New York Times spotlights Vashon's rural charm
By ELIZABETH SHEPHERD
Vashon-Maury Island Beachcomber Arts Editor
March 30, 2012 · Updated 2:58 PM
The secret is out: Vashon is a great place, chock full of rural charm, quirky landmarks, interesting characters and natural beauty.
So says "A Trip Across the Water, and Time, From Seattle," an article that will appear in this Sunday's New York Times travel section, written by Island newcomer Ethan Todras-Whitehill.
The glowing article is accompanied online by a slideshow of 21 shots, featuring such iconic Island landmarks as the bike in the tree, Quartermaster Harbor and the front porch of The Blue Heron Arts Center. Todras-Whitehill relocated to the Island from New York City in September — a move that was prompted by his wife's acceptance into a post-doctoral program in pediatric injury prevention at Harborview Medical Center in Seattle.
"I'm just sort of happy to be here and have a nice quiet place to sit and write," he said, after being reached by phone moments after his article appeared online. "That's why I'm here."
A quick trip to Todras-Whitehill's website reveals that he is the author of dozens of articles published by such esteemed publications as The New York Times, Sports Illustrated, Forbes Traveler and BBC Traveler. He also writes fiction and is a tutor specializing in preparing students for SAT and GMAT (Graduate Management Admission Test) exams.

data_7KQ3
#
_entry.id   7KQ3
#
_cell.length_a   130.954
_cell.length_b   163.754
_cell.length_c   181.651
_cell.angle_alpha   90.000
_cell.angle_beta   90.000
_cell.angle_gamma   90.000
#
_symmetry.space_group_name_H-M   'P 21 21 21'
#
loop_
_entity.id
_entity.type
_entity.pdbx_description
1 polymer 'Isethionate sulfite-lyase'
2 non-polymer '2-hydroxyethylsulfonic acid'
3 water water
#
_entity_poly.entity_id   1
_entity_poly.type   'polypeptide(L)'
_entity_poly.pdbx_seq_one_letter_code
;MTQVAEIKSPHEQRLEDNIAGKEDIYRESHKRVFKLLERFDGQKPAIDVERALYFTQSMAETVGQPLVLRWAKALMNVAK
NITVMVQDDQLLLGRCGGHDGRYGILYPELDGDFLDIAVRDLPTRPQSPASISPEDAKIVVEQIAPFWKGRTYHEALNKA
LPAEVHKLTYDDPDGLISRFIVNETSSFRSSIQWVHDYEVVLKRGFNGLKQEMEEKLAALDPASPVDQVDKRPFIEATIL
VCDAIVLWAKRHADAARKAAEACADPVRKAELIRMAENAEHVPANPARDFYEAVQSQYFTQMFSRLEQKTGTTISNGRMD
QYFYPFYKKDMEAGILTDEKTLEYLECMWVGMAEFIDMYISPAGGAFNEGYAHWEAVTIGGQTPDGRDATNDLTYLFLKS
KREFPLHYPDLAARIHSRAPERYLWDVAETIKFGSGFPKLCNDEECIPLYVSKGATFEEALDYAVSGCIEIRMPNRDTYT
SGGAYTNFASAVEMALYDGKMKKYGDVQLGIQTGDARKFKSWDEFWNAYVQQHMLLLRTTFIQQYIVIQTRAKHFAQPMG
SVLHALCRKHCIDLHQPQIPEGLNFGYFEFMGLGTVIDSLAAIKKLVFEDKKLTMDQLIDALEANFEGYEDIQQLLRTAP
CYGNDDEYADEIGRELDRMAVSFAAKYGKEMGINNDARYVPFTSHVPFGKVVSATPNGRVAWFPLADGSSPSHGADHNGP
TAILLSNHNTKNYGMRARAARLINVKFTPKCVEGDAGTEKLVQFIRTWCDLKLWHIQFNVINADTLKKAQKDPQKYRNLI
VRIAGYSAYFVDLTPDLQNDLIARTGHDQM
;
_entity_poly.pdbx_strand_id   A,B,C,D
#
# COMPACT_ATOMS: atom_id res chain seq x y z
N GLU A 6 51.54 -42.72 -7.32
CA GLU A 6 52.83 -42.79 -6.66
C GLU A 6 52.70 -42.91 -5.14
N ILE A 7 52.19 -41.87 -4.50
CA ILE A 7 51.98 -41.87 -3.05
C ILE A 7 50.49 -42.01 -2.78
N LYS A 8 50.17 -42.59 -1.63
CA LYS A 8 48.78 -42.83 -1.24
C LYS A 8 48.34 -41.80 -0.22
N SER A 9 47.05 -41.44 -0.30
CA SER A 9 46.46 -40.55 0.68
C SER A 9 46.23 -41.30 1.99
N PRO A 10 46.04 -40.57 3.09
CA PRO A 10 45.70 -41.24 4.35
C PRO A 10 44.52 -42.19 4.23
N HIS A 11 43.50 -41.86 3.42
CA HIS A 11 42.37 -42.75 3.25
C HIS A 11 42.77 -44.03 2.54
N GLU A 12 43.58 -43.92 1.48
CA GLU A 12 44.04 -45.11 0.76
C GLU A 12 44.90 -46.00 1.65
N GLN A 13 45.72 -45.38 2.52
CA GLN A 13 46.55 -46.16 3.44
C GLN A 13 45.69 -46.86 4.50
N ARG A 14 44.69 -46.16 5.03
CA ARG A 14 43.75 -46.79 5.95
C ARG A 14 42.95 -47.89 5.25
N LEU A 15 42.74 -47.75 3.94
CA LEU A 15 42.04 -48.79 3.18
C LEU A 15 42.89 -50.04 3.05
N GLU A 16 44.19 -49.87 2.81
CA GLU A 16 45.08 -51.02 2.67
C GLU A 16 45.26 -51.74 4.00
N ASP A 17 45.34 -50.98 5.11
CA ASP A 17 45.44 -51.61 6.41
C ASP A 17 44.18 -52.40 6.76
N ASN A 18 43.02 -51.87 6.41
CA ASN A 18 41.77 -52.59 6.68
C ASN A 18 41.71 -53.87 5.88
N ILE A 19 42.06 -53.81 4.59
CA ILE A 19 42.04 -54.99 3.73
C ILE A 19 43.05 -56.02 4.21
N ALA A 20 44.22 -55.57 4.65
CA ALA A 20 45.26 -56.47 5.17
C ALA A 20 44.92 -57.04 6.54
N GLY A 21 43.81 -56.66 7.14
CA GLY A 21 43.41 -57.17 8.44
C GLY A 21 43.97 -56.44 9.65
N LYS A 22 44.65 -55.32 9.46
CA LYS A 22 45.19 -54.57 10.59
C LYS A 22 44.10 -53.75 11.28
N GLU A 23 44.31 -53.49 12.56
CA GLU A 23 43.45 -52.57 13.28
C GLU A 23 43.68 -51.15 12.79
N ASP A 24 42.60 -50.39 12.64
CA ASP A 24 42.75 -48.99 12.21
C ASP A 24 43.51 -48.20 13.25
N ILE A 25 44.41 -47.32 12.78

The 31-year-old, bearded journalist admitted he was a bit apprehensive about the attention he'd drawn to himself by writing about his new hometown. At least one Islander, he said, had told him that he shouldn't have written the article.
"He said, 'You can't do that, you can't tell people about Vashon, it's the whole ethos of the place,'" Todras-Whitehill said, recalling a conversation he'd had with a stranger while perched on a barstool at The Hardware Store Restaurant.
He said he also expects some friendly ribbing about the piece from his newfound friends at the Burton Coffee Stand, a place he describes in his article as being "perhaps the best place for an outsider to experience the Island’s spirit."
The article also gives shout-outs to Vashon's bustling visual arts and performance scene and the Island's allure as a destination for day-tripping cyclists and kayakers. There are also nods to the charms of the Island's farm stands and restaurants.
Two bed-and-breakfast establishments, The Artist's Loft and Swallow's Nest Guest Cottages, are singled out for special mention, but readers are also directed to the Vashon Island Chamber of Commerce to find out more about other lodgings.
Todras-Whitehill said he researched the article the same way he's written other travel pieces — a process that involves parachuting into a place and finding out as much as possible about it in a short period of time.
"My focus was on ways that a tourist could experience something about the Island," he said.
He said he wasn't sure if the article — published in a paper with a circulation of 1.64 million — would draw a significant increase in visitors to the Island.
"I know some things I've written about off-the-beaten-path, international places have had an impact, so this will be a good chance to test it on the ground," he said. "I've told Kathy (Kathy Kush, owner of the Burton Coffee Stand) to keep a tally of people who mention the article."Contact Vashon-Maury Island Beachcomber Arts Editor Elizabeth Shepherd at email@example.com or 206-463-9195.